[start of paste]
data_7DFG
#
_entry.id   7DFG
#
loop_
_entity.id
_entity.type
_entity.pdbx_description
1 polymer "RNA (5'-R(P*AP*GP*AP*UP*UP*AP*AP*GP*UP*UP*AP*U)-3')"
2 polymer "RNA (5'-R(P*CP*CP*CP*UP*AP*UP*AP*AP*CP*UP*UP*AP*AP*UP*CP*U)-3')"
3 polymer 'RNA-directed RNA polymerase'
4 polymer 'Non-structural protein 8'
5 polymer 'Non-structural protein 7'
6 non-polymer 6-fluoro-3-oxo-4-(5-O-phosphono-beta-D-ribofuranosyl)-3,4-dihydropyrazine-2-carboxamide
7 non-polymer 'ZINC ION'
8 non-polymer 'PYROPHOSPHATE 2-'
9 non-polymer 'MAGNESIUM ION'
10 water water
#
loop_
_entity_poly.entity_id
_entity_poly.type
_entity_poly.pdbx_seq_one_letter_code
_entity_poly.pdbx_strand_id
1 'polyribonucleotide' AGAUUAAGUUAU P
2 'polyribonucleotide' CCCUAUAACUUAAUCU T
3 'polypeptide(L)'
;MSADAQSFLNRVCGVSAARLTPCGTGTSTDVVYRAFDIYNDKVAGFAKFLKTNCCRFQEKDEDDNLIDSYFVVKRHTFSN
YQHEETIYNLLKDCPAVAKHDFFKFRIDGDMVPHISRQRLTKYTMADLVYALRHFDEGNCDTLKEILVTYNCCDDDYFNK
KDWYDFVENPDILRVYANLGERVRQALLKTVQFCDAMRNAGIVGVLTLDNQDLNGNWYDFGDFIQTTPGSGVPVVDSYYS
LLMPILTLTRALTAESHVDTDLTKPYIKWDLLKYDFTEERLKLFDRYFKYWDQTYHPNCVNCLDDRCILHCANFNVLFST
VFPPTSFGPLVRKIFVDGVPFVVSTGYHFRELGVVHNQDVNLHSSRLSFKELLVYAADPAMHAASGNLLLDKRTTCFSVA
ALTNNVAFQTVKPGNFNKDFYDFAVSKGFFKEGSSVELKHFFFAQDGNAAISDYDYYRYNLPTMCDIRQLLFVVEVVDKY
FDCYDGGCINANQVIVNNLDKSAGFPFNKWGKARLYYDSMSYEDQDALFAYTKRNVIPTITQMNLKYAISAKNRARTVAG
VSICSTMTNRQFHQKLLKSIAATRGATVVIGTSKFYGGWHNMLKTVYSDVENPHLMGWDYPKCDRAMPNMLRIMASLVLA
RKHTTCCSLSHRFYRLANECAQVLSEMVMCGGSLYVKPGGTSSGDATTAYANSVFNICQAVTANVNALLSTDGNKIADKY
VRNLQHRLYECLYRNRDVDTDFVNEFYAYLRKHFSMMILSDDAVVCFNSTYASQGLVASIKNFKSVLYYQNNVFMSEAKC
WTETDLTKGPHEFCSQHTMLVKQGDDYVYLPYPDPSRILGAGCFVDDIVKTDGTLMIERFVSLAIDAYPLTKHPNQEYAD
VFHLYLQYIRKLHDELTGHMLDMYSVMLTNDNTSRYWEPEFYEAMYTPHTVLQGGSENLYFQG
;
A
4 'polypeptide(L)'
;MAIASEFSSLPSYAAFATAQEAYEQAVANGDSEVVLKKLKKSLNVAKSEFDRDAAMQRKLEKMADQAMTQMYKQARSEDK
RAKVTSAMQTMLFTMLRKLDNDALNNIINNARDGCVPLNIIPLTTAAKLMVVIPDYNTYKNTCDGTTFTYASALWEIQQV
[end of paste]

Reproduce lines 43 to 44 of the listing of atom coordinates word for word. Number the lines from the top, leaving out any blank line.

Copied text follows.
;MAIASEFSSLPSYAAFATAQEAYEQAVANGDSEVVLKKLKKSLNVAKSEFDRDAAMQRKLEKMADQAMTQMYKQARSEDK
RAKVTSAMQTMLFTMLRKLDNDALNNIINNARDGCVPLNIIPLTTAAKLMVVIPDYNTYKNTCDGTTFTYASALWEIQQV